Use your desk as a center for inspiration to become healthy and fit.
Last Year's Desk: Nothing but a pile of work
Info: Links to American Heart Association Recommendations
Feature by Carol Goodrow, KR/RW
2001-2002 SCHOOL YEAR
This year I'm moving back to Parker School to teach special education. It's my old school, my old room...my past, but I'm headed there with a new attitude. So where does one start when one wants to change old habits to make them better? I've decided to start with my desk.
My excuses: I have been the master of excuses when it comes to the tidiness (or untidiness) of my desk.
Excuse number 1: I'm too creative. I have too many ideas, popping into my head, so that I move from one activity to the next without tidying up.
Excuse number 2: I just love to work with my kids. I'd rather be with them than fussing with the paperwork.
This year, I decided to do things differently. I opted for the table approach. We'll all have tables in my classroom, which will be tidied before we leave on a daily basis. For me, it will mean that I'll have to discipline myself right from the start. I'll have to plan where the ungraded papers are kept, where the kids turn in their folders, and where I keep my millions of daily memos that duplicate the school emails I receive. For the kids, it will mean that there will be no desks to stuff with unfinished papers, broken crayons, forbidden toys, and that there will be no hoarding of pencils.
WHAT TO DO WITH THE ANTIQUATED DESK?
Now that my room is organized and ready for the school year, I'm wondering what to do with the empty desk that I've used over the years. I could send it to the storeroom or cover it with plants, but I've decided to turn it into a center of inspiration, to remind me to find a way to stay healthy and fit in the midst of my could-be sedentary lifestyle: Web designer, kids editor, and teacher. So here's the plan. Actually anyone can try this. Maybe you can try this too!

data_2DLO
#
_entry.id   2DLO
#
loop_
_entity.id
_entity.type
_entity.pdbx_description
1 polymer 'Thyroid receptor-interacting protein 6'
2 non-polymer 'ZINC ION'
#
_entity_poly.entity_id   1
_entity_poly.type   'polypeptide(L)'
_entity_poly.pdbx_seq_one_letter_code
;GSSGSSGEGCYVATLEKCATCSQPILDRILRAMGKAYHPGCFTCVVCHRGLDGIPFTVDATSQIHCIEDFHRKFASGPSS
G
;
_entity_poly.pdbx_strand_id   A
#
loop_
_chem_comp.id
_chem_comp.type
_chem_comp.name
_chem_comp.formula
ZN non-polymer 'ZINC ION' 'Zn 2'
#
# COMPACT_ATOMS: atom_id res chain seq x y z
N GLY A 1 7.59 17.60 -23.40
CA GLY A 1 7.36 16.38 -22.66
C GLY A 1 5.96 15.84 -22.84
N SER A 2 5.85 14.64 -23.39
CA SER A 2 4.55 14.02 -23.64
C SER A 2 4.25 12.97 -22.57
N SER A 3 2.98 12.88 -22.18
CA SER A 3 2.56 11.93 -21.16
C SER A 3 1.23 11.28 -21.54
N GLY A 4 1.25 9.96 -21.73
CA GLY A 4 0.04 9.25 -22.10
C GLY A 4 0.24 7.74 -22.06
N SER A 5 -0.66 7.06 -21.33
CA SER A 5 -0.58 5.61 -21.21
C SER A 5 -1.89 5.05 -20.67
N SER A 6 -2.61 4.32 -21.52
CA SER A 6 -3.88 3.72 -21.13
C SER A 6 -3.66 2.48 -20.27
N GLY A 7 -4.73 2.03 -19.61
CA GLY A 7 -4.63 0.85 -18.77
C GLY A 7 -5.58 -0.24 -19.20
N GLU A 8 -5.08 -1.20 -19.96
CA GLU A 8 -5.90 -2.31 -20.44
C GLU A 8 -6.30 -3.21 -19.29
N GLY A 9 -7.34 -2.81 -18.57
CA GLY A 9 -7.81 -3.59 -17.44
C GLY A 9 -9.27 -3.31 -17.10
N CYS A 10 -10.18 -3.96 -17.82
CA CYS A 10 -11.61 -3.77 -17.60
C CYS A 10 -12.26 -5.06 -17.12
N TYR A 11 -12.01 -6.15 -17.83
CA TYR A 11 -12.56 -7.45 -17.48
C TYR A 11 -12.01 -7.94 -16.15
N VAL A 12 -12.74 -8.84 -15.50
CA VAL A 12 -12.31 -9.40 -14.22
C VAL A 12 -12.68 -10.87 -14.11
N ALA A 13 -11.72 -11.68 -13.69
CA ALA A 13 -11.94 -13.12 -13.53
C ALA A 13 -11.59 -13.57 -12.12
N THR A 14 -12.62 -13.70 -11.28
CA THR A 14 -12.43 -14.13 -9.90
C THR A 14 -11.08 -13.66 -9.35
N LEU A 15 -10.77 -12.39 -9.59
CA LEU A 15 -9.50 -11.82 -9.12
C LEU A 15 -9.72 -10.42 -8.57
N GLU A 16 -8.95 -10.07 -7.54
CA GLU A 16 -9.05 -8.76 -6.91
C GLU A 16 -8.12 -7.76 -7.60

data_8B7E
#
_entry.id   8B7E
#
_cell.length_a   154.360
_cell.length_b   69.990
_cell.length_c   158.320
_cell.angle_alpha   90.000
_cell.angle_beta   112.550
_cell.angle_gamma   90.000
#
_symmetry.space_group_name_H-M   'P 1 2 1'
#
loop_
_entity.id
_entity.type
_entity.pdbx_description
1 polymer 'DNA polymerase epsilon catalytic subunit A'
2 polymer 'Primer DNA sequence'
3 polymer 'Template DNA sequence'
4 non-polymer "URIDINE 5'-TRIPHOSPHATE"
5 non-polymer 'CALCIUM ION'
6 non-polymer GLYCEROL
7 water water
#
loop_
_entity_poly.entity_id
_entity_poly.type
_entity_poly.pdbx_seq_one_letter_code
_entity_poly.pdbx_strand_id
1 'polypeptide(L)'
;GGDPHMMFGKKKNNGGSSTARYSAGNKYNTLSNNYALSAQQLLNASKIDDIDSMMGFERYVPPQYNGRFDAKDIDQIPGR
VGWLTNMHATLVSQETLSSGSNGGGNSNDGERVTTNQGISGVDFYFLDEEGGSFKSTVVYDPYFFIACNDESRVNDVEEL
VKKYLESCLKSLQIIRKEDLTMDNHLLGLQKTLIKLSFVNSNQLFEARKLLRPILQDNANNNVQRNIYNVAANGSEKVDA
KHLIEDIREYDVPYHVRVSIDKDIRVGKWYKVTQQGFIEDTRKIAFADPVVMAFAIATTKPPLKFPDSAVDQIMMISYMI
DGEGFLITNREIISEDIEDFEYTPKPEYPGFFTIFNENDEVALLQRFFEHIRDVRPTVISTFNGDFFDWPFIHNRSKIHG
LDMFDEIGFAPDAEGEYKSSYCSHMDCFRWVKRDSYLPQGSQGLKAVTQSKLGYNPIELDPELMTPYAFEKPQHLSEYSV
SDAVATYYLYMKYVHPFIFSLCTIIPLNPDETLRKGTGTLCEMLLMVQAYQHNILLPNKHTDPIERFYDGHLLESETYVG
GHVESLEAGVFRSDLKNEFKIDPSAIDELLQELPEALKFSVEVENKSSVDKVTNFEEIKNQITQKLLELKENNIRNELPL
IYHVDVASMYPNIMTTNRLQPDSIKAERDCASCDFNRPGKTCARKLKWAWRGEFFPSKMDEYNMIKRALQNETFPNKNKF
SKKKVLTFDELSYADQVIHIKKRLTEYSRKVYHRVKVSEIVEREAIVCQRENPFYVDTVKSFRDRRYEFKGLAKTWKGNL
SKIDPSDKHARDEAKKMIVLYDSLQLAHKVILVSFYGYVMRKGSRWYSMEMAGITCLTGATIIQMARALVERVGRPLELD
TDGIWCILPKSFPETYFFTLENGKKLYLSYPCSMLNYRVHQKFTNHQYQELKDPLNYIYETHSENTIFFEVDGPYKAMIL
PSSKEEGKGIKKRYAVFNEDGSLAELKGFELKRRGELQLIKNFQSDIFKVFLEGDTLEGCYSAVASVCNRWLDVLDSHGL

BUILD A MINI-LIBRARY
Keep the current issues of health magazines on top of the desk. Try Prevention magazine as a start. This mag is full of ideas for changing your lifestyle one step at a time to become a healthier individual. Next to it place Runner's World with easy tips for maintaining or getting started on a running career. And don't be without the newsletter from the Center for Science in the Public Interest (CSPI), on the latest findings in nutrition. Use this for healthful tidbits to teach your kids. Add a cookbook that features heart-healthy meals. Plan your evening meal here or your after school grocery shopping.
TURN THE CLOCK BACK
Instead of the usual 'family' desk photo, put an alarm clock and a photo of yourself at a younger age and a lesser weight on your desk. Turn the clock back a little now and make it your motto to turn the clock back a little more every month.
BE PREPARED WITH EXERCISE GEAR
Fill a drawer with an extra set of exercise gear: shoes, socks, running pants, singlet, jacket, gloves and a dry change of clothes. Make it a goal to always keep the drawer stuffed to the brim, so that you can never use the excuse that you don't have your gear at school.
TURN A DRAWER INTO A CUPBOARD
Keep some healthy snacks in another drawer. Tuck away fruit, whole grain bread, rice cakes, energy bars, and a note to yourself that your veggies are in the refrigerator ready to be snacked on. Keep another note in the drawer reminding you that eating more fruits and veggies will help prevent diseases such as diabetes and cancer. Make sure that your kids know about the kinds of food that you keep in your snack drawer so that they can model their snacks after yours.
ADVERTISE WITH A WATER BOTTLE